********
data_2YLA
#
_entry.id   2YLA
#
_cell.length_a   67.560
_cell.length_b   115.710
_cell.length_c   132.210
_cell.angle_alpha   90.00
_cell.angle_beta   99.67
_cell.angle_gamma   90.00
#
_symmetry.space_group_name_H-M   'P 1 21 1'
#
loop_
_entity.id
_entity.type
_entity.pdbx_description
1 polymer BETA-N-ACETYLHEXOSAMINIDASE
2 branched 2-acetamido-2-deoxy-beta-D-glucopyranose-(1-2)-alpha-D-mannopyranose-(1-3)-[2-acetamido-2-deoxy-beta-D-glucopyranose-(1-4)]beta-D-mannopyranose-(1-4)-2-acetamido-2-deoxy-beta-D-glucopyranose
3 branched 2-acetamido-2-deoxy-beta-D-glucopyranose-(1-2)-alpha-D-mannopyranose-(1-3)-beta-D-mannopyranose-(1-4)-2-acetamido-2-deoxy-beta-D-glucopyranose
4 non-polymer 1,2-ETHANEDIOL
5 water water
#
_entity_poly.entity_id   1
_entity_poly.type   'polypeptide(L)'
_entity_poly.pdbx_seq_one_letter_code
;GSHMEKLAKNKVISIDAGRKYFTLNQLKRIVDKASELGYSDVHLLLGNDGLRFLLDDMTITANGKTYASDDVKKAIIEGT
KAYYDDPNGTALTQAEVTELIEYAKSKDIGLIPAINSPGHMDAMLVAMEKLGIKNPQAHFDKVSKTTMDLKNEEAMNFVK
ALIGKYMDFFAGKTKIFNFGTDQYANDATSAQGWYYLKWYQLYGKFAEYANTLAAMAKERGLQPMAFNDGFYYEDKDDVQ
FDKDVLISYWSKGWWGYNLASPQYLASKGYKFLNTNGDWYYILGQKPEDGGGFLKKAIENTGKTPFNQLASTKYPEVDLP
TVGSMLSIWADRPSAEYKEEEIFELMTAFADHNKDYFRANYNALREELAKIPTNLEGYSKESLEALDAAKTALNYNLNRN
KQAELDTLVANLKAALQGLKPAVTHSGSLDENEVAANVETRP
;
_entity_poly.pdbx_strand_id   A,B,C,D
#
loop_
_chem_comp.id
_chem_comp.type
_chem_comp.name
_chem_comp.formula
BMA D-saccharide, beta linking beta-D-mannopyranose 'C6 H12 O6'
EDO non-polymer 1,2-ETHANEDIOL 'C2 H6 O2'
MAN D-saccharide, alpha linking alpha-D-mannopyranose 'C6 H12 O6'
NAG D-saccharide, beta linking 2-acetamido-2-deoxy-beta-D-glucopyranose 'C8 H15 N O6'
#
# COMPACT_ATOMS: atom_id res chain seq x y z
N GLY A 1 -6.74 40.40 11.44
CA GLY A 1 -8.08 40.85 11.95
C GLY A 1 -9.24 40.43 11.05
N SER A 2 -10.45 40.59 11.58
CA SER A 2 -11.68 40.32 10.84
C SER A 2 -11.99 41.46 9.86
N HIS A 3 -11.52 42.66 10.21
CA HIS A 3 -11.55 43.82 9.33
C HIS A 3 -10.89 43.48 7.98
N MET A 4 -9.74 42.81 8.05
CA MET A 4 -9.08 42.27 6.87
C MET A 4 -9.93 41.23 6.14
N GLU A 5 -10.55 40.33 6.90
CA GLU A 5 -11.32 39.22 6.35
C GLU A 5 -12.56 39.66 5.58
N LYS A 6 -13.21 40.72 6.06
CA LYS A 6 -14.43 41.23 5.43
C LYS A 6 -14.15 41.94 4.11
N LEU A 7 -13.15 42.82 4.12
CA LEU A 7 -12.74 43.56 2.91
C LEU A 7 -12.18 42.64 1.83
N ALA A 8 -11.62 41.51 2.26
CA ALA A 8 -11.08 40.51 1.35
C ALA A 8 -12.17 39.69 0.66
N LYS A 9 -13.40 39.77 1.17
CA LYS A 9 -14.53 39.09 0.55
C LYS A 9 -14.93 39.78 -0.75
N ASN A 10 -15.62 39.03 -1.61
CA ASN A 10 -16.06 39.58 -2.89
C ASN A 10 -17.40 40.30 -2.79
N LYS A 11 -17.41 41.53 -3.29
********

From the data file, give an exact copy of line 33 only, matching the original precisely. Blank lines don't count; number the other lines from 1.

;